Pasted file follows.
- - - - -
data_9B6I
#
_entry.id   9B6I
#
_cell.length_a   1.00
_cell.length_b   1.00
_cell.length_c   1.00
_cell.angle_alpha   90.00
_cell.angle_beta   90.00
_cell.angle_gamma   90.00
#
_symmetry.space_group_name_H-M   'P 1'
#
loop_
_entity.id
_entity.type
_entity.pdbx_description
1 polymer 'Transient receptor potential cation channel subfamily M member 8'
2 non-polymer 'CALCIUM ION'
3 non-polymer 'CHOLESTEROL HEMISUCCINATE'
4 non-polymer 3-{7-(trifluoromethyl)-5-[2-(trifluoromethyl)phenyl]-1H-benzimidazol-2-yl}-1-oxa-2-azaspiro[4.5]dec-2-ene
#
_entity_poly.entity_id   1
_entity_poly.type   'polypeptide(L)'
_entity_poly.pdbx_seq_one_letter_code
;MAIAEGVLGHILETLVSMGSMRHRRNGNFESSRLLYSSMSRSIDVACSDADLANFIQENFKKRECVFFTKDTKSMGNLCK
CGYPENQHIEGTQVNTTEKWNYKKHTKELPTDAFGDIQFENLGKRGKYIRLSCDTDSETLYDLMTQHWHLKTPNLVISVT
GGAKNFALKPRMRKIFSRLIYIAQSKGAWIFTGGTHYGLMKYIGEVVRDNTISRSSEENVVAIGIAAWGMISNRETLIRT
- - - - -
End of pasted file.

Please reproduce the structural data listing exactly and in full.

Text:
data_9B6I
#
_entry.id   9B6I
#
_cell.length_a   1.00
_cell.length_b   1.00
_cell.length_c   1.00
_cell.angle_alpha   90.00
_cell.angle_beta   90.00
_cell.angle_gamma   90.00
#
_symmetry.space_group_name_H-M   'P 1'
#
loop_
_entity.id
_entity.type
_entity.pdbx_description
1 polymer 'Transient receptor potential cation channel subfamily M member 8'
2 non-polymer 'CALCIUM ION'
3 non-polymer 'CHOLESTEROL HEMISUCCINATE'
4 non-polymer 3-{7-(trifluoromethyl)-5-[2-(trifluoromethyl)phenyl]-1H-benzimidazol-2-yl}-1-oxa-2-azaspiro[4.5]dec-2-ene
#
_entity_poly.entity_id   1
_entity_poly.type   'polypeptide(L)'
_entity_poly.pdbx_seq_one_letter_code
;MAIAEGVLGHILETLVSMGSMRHRRNGNFESSRLLYSSMSRSIDVACSDADLANFIQENFKKRECVFFTKDTKSMGNLCK
CGYPENQHIEGTQVNTTEKWNYKKHTKELPTDAFGDIQFENLGKRGKYIRLSCDTDSETLYDLMTQHWHLKTPNLVISVT
GGAKNFALKPRMRKIFSRLIYIAQSKGAWIFTGGTHYGLMKYIGEVVRDNTISRSSEENVVAIGIAAWGMISNRETLIRT